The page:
There were seventeen breakfasts in the hotel, and lots of African-American waitresses who said y'all all the time. We knew most of the breakfasts, except for the biscuits and gravy. The biscuits were scones, and the gravy was a salty white sauce. There were funny little sausages and hills of crispy bacon. So that's what happened, I said, to the crispy bacon we used to have before the war.

If you stood at the buffet an African-American gentleman would cook you a waffle, and you could have sauce made from fake cherries, or syrup made from fake maples. We'll get fat, said Monica. And we are already fat after sailing through France.

No doubt, I said, but what can you do? The North American continent is blessed with the riches of nature, and covered thinly with maple syrup.

DAVE, THE OPERATIONS MANAGER OF ATLANTIC Containers at Portsmouth Marine Terminal, was a nice man with a beard. So that's a narrowboat, he said, looking at a photograph of the Phyllis May. Never seen one before-my God she's thin.

Most of the canal boats in England are like this, I said-the locks on the main system are only seven feet wide. The original barges were seventy feet long, ten feet longer than the Phyllis May. They were pulled by horses. The boating families lived in the little cabin at the back. It was a culture of its own and it died out when the railways and lorries took over. Then in the nineteen fifties people started making narrowboats out of steel as leisure boats.

How much does she weigh?

Seventeen tons. Ten-millimetre flat bottom: paving stones for ballast. Draws two feet-on a wet day you can sail her up Stafford High Street.

What's she like to steer?

You stand on that counter at the stern, and hold the tiller behind your back. She has no bow thrusters but I can do most of what I want if there are no big waves or winds or currents.

There are big waves and winds and currents on the Intracoastal, said Dave.

He took us round the terminal. Containers in piles, and machines a hundred feet high with two legs that pick up the containers between their knees and roar about and put them down somewhere else. Yachts on trolleys, and lorries and helicopters and tanks, waiting for the fifty-thousand-ton roll-on roll-off container ship that will carry them off around the world.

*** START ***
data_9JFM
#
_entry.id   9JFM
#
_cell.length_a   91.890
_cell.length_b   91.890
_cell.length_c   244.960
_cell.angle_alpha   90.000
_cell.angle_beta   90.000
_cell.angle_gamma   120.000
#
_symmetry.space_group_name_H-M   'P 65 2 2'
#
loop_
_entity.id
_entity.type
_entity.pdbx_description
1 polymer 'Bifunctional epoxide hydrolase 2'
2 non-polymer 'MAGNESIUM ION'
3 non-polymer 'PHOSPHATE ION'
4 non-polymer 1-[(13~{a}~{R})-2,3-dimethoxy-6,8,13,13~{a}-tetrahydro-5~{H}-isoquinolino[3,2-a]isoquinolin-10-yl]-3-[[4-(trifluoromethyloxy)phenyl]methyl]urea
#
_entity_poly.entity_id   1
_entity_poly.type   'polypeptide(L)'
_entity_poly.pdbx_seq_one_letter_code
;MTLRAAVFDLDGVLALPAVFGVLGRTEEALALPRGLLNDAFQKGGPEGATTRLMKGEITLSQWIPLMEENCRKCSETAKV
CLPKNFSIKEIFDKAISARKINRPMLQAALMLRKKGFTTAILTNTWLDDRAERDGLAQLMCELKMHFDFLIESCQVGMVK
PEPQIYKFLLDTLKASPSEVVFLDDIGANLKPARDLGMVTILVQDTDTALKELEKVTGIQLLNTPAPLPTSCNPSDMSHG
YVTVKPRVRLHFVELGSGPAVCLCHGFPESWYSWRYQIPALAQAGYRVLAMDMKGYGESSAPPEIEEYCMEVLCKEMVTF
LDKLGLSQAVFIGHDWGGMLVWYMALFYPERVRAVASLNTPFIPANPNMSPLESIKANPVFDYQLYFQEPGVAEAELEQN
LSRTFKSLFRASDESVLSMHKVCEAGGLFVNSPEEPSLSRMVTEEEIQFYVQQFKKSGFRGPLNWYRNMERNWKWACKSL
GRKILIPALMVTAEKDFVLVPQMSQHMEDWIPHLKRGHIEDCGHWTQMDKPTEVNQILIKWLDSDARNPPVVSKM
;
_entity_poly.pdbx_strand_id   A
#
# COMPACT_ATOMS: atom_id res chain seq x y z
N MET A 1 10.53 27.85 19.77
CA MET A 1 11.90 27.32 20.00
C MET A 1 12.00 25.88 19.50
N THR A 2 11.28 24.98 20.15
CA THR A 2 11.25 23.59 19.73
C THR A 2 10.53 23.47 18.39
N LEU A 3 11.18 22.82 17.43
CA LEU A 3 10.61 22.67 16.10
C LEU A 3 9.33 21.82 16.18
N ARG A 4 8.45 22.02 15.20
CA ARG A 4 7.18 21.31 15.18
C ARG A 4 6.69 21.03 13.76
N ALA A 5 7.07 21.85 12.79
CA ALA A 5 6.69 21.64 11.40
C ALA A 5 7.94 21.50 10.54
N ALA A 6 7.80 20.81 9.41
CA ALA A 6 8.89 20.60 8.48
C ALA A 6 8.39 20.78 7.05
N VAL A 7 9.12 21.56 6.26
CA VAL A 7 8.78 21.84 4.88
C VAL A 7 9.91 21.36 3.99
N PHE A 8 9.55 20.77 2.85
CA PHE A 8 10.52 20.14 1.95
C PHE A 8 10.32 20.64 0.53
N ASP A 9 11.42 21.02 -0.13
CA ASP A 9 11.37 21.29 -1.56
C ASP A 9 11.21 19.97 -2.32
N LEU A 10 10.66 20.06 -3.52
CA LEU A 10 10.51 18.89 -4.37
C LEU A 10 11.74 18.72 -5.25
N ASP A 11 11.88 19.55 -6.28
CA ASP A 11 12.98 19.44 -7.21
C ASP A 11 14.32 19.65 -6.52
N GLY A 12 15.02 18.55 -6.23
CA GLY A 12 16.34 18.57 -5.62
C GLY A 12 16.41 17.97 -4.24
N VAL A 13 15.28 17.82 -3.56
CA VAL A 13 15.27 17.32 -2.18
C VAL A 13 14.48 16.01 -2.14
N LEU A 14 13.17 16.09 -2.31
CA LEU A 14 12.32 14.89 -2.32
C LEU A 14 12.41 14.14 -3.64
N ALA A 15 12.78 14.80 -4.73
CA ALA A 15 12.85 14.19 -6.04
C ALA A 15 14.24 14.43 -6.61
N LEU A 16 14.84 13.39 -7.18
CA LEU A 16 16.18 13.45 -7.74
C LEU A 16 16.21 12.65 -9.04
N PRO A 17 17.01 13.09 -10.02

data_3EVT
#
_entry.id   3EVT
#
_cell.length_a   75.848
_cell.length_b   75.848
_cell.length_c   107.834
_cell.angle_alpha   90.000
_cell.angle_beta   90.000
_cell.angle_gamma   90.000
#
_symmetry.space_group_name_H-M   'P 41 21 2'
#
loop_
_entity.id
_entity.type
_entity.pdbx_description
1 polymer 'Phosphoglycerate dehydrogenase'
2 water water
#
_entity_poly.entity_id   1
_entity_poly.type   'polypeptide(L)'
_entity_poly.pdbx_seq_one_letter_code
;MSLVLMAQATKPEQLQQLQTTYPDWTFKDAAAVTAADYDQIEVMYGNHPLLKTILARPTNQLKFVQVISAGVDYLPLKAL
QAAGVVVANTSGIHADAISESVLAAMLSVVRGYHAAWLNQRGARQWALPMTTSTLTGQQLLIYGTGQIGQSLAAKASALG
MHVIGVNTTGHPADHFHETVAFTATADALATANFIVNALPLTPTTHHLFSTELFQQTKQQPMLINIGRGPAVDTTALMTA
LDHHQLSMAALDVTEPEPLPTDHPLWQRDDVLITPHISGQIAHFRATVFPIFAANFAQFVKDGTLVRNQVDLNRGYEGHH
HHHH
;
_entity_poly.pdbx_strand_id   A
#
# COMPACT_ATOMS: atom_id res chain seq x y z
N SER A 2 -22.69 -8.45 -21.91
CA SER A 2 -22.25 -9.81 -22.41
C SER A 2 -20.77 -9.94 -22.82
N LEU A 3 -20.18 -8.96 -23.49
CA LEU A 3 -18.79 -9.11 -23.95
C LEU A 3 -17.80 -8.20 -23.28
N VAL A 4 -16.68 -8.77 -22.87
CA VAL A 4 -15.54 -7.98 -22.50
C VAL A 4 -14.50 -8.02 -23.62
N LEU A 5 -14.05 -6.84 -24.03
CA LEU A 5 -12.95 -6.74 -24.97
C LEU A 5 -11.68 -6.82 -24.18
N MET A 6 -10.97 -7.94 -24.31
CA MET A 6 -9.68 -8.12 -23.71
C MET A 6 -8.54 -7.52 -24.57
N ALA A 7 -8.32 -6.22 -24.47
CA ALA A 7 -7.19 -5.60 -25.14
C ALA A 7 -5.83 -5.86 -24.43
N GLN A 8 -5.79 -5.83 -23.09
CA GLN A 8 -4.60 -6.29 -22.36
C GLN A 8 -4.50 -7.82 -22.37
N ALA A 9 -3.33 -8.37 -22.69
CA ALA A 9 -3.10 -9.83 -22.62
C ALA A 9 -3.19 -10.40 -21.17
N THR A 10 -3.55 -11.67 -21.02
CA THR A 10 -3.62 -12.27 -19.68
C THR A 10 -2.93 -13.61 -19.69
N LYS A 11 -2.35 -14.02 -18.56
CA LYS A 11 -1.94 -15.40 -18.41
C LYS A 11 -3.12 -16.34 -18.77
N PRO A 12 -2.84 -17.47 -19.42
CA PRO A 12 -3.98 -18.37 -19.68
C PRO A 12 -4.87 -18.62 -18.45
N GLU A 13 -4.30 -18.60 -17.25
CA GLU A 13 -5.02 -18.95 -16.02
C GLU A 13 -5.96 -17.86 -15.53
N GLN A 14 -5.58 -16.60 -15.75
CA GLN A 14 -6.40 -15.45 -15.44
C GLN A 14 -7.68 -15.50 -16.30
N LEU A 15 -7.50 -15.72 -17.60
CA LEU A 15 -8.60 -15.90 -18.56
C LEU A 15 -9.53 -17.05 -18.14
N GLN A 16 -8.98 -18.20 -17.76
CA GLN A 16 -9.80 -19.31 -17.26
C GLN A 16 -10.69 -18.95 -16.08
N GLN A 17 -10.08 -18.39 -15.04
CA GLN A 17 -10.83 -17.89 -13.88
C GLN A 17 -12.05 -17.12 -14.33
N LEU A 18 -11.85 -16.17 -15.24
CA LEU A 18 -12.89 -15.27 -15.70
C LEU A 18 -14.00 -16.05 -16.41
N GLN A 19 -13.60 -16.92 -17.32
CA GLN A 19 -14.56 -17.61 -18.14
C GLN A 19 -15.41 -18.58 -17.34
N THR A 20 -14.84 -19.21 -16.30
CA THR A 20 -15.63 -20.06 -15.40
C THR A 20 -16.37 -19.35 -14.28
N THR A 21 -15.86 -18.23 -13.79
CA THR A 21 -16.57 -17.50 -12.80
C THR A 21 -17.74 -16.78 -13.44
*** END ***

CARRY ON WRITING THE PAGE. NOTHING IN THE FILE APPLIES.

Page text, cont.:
This is your crane, said Dave-the little one. We call him Clyde. He's only two hundred feet high. I guess you will want to be on your boat when we drop her in. Yes, said Monica, he will, and Jim and I will stay on the wharf.

I tried to take a photo of Clyde but I couldn't get far enough away.

Dave introduced us to the ladies in the Portsmouth Marine Terminal office. We can't wait to meet Jim, said Nice Amy. We have eleven dogs between five of us. Tell Jim that we will have several bags of pork skins waiting when y'all arrive-are they the same as pork scratchings?

In June, I said, Jim will give us an opinion.

DOWN THE INTRACOASTAL WATERWAY AT thirty thousand feet. A thread of silver across the Great Dismal Swamp, which looked like the weather map on the telly when it's raining. Then sunlight on Albemarle Sound, and on Pamlico Sound, both wider than the English Channel. Along North Carolina the chalk line of Atlantic surf, and just inland the silver thread welling into lagoons and swamps and meanders. In South Carolina, past Charleston, and then through Georgia, the coastline is a madman's jigsaw, and it doesn't get much better in Florida. Now Lake Okeechobee is on our right, misty blue to the horizon, and the Everglades draining in endless patterns to the south.